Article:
The Longest Government Shutdown Ever: What’s Going On?

News

As of the day I’m writing this, the government in the US has been shut down for a full month, making it the longest government shut down in American history. Many federal workers may be missing out on another paycheck. For the few of you who don’t know what’s going on, here’s a recap: 

How It Started: 

 

President Donald Trump and Vice President Mike Pence, meet with House Minority Leader Nancy Pelosi, D-Calif., left, and Senate Minority Leader Chuck Schumer, D-N.Y., not shown, in the Oval Office of the White House, Tuesday, Dec. 11, 2018, in Washington. (AP Photo/Evan Vucci)

(AP Photo, Evan Vucci) Image via the Washington Post

Essentially, Trump and the Democrats weren’t able to come to an agreement on the allocation of funds for Trump’s proposed wall at the southern border between the US and Mexico. On December 11th, him, the House Minority leader, Nancy Pelosi, and the Senate Minority Leader, Chuck Schumer, held a televised meeting at the Oval Office which turned into a heated debate. Trump admitted that he wanted the funds for the wall, and if they weren’t granted, he would shut the government down, saying “I am proud to shut down the government for border security”. The Democrats proposed compromises but the president said he wanted the $5.7bn added to the federal legislature or a government shutdown. And so, the government partially shut down on December 21st, affecting over 800,000 workers. 

How is this affecting federal workers? 

Since the start of the shutdown on the 21st of December, 800,000 federal workers have either been granted leave or been told to come into work regardless of the fact that they wouldn’t be getting paid. The Federal Aviation Administration, Environmental Protection Agency, and the Securities and Exchange Commission have all been closed because of funding running out on December 22. A few other departments are still running despite the low funding, meaning that federal workers are struggling to make ends’ meet, especially now, after 32 days of the shutdown, as they would be missing their second paycheck. Furthermore, many national parks are being overcrowded with trash as there is no one to clean it up, lines at airports are extremely long due to less TSA agents, there’s a very low number of firefighters and police officers, and food is no longer being regulated as frequently.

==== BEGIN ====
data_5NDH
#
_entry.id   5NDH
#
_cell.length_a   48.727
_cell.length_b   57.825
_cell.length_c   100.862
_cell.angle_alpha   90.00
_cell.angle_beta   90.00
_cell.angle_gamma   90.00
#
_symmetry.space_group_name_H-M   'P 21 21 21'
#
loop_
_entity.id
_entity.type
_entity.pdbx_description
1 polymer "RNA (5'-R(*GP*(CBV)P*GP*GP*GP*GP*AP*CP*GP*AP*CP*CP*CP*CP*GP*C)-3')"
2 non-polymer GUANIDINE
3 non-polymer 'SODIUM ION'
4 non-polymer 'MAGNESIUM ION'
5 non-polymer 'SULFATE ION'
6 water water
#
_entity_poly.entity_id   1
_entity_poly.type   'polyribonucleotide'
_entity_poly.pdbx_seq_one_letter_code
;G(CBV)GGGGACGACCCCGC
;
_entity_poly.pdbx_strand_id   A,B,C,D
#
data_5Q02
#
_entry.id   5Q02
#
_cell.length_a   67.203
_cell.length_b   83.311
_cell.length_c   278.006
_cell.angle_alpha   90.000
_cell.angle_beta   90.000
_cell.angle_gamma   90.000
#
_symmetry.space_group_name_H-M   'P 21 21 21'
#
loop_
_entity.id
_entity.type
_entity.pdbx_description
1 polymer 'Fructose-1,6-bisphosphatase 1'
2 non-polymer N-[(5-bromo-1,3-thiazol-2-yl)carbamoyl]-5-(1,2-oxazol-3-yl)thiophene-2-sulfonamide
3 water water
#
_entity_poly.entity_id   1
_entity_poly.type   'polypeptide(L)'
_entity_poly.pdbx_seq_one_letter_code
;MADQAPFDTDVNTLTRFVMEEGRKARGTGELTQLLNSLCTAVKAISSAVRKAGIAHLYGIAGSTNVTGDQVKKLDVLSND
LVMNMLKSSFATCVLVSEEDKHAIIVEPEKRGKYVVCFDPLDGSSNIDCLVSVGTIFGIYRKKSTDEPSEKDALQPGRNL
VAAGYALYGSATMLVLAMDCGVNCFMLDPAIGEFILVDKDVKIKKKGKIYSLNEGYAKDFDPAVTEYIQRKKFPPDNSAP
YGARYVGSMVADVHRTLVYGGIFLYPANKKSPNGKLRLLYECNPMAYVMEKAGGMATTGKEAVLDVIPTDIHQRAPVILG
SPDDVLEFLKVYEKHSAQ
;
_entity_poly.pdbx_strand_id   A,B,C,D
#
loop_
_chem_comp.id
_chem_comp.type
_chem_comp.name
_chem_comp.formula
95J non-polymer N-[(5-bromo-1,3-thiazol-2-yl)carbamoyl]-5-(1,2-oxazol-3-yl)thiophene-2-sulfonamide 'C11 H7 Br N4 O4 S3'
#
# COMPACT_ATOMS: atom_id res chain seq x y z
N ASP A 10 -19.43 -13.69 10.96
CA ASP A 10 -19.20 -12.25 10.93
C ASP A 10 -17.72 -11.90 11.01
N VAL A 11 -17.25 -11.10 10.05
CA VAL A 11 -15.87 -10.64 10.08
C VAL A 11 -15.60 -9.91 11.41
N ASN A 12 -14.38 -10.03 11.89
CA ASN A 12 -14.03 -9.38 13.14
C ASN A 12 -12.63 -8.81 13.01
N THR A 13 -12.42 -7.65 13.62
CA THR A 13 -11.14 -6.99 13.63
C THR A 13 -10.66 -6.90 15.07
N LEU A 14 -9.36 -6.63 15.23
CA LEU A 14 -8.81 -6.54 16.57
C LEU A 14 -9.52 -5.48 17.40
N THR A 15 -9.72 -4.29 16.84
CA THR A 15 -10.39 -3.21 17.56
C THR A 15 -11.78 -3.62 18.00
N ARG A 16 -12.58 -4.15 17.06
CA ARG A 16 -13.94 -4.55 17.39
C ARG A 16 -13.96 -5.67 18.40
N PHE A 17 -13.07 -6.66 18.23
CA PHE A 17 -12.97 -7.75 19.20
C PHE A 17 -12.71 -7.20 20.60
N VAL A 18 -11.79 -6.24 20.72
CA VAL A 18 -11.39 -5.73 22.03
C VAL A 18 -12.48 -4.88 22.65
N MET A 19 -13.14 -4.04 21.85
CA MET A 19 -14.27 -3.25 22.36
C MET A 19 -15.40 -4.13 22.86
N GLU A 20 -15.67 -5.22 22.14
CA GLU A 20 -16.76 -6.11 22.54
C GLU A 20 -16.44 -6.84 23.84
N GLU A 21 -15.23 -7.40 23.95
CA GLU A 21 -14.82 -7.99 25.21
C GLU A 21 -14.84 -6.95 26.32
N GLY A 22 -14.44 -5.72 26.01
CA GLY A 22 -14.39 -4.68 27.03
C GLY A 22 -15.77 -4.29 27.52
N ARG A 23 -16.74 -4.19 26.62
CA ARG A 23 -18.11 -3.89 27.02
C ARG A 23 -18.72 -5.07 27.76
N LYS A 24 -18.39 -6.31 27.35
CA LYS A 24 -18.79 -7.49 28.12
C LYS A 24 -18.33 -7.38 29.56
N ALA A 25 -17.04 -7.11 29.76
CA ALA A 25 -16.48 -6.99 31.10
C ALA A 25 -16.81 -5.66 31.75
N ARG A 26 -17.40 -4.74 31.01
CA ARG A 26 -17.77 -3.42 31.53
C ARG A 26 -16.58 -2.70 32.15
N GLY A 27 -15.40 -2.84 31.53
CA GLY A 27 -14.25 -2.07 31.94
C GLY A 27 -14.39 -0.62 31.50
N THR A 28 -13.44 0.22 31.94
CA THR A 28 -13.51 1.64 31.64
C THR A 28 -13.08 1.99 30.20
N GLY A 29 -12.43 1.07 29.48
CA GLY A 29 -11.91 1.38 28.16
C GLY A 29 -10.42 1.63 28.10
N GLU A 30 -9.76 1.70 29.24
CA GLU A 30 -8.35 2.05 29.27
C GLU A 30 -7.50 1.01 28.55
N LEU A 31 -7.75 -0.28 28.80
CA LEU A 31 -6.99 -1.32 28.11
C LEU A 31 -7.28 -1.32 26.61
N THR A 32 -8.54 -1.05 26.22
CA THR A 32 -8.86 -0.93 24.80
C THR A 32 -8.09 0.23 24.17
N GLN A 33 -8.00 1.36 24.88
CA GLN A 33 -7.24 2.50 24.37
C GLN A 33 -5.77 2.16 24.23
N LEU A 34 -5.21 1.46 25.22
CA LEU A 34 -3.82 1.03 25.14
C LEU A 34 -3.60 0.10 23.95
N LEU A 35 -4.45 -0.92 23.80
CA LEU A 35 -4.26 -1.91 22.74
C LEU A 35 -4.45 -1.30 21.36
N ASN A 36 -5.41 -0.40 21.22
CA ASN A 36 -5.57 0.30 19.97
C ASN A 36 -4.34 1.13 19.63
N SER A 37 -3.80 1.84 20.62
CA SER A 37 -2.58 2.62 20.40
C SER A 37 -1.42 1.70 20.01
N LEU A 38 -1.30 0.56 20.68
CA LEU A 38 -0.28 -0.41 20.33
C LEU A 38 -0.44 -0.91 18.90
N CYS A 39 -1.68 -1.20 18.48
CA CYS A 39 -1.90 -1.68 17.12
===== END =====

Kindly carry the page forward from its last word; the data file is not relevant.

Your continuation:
So, What’s Next? 

When looking at current negotiations and at what the president is saying, it seems as if the government shutdown won’t end anytime soon. The US economy and federal bureaucracy will suffer for years to come. The pause in government loans is said to affect the agricultural industry, the oil industry, and the real estate sector. The Homeland Security Secretary Jeh Johnson under the Obama Administration has said that the “fallout [of the shutdown] is going to last for months, if not years”. 

Currently, there are proposals being written to try and reopen the government, but nothing is concrete. Last weekend, Trump proposed temporary protections from deportations for some immigrants in exchange for funding for the border wall, something that was almost immediately rejected by the Democrats. Democrats proposed that the President first reopen the government before talking about negotiations. Currently, it seems as if no one is really sure what is going to happen in the next few days, or when the government will reopen. 

EDIT: On Friday, January 25, the President finally agreed to back down and signed a continuing resolution that will temporarily reopen the government. Government officials have roughly three weeks to negotiate a solution as Trump still wants the funding. However, it will be tough more most government funded operations to reopen, and federal workers will unfortunately have lots of work to do. Experts also think that there may be more shutdowns in the future. 

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Valeria Keuser

Editor

Valeria is a current senior at an International School in the Netherlands passionate about writing and politics.


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